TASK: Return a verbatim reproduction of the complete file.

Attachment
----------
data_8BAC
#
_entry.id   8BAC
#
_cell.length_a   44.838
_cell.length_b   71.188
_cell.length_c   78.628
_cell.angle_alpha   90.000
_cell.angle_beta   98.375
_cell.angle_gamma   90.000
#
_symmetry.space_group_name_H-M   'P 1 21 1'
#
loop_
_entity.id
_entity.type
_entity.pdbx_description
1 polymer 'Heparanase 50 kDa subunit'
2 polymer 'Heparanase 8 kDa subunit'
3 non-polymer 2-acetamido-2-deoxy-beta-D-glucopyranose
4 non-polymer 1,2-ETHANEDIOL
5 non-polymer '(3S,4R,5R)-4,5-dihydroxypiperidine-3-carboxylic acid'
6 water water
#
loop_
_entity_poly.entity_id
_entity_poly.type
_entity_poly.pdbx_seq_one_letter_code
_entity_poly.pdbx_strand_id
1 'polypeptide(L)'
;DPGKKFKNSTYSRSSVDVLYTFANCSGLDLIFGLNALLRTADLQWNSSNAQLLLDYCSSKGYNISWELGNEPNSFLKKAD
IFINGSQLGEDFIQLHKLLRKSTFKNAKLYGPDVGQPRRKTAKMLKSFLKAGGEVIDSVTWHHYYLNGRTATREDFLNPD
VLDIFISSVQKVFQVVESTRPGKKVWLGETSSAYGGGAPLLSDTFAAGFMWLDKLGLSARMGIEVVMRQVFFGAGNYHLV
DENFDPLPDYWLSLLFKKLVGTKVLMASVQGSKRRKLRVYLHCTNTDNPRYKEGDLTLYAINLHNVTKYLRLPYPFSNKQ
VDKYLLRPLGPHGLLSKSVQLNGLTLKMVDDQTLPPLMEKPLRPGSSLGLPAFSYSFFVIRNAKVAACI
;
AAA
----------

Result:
data_8BAC
#
_entry.id   8BAC
#
_cell.length_a   44.838
_cell.length_b   71.188
_cell.length_c   78.628
_cell.angle_alpha   90.000
_cell.angle_beta   98.375
_cell.angle_gamma   90.000
#
_symmetry.space_group_name_H-M   'P 1 21 1'
#
loop_
_entity.id
_entity.type
_entity.pdbx_description
1 polymer 'Heparanase 50 kDa subunit'
2 polymer 'Heparanase 8 kDa subunit'
3 non-polymer 2-acetamido-2-deoxy-beta-D-glucopyranose
4 non-polymer 1,2-ETHANEDIOL
5 non-polymer '(3S,4R,5R)-4,5-dihydroxypiperidine-3-carboxylic acid'
6 water water
#
loop_
_entity_poly.entity_id
_entity_poly.type
_entity_poly.pdbx_seq_one_letter_code
_entity_poly.pdbx_strand_id
1 'polypeptide(L)'
;DPGKKFKNSTYSRSSVDVLYTFANCSGLDLIFGLNALLRTADLQWNSSNAQLLLDYCSSKGYNISWELGNEPNSFLKKAD
IFINGSQLGEDFIQLHKLLRKSTFKNAKLYGPDVGQPRRKTAKMLKSFLKAGGEVIDSVTWHHYYLNGRTATREDFLNPD
VLDIFISSVQKVFQVVESTRPGKKVWLGETSSAYGGGAPLLSDTFAAGFMWLDKLGLSARMGIEVVMRQVFFGAGNYHLV
DENFDPLPDYWLSLLFKKLVGTKVLMASVQGSKRRKLRVYLHCTNTDNPRYKEGDLTLYAINLHNVTKYLRLPYPFSNKQ
VDKYLLRPLGPHGLLSKSVQLNGLTLKMVDDQTLPPLMEKPLRPGSSLGLPAFSYSFFVIRNAKVAACI
;
AAA